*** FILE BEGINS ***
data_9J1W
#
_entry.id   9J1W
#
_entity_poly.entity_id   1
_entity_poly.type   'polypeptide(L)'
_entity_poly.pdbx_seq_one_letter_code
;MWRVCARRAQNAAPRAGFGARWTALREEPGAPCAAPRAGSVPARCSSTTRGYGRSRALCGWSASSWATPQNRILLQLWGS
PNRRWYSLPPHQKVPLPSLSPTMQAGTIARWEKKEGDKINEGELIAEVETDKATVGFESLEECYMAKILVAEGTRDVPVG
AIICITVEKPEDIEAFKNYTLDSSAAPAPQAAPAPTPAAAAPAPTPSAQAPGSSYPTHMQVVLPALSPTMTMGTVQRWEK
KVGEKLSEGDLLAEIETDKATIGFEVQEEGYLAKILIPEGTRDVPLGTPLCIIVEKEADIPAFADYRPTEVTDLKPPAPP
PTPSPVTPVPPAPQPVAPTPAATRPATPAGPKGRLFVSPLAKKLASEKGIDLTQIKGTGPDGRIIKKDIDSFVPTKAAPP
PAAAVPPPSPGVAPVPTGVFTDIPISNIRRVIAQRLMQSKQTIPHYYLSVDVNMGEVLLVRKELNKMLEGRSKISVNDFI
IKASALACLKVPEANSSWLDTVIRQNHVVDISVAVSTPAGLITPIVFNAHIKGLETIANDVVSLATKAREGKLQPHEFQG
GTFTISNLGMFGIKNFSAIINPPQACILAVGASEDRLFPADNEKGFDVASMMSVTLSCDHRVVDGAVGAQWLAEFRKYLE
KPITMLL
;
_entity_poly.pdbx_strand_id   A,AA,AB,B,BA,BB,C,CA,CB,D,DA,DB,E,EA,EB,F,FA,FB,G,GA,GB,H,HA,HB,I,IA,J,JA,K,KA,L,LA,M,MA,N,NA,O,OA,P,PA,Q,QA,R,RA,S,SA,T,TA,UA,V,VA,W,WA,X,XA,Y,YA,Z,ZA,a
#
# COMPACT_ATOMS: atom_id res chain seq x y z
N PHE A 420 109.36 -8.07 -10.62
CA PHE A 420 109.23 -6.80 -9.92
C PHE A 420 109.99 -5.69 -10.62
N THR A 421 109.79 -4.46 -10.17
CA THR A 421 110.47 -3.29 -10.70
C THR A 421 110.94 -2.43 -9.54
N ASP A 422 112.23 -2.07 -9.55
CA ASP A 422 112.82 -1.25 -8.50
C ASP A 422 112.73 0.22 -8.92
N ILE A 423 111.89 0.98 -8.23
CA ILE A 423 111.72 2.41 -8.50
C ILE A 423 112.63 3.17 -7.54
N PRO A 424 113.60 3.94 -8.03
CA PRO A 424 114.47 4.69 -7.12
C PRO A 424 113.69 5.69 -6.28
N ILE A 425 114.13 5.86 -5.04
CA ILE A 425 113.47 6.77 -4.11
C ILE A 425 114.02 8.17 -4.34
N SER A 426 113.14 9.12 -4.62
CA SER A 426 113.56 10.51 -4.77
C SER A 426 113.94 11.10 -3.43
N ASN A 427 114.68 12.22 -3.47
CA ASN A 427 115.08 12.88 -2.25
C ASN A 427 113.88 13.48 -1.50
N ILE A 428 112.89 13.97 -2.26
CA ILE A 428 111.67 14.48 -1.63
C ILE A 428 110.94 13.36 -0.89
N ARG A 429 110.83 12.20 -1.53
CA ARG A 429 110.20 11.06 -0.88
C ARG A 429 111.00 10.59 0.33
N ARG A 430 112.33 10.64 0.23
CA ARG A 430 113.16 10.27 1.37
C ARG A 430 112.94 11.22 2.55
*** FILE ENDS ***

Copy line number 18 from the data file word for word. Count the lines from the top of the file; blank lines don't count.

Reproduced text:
_entity_poly.pdbx_strand_id   A,AA,AB,B,BA,BB,C,CA,CB,D,DA,DB,E,EA,EB,F,FA,FB,G,GA,GB,H,HA,HB,I,IA,J,JA,K,KA,L,LA,M,MA,N,NA,O,OA,P,PA,Q,QA,R,RA,S,SA,T,TA,UA,V,VA,W,WA,X,XA,Y,YA,Z,ZA,a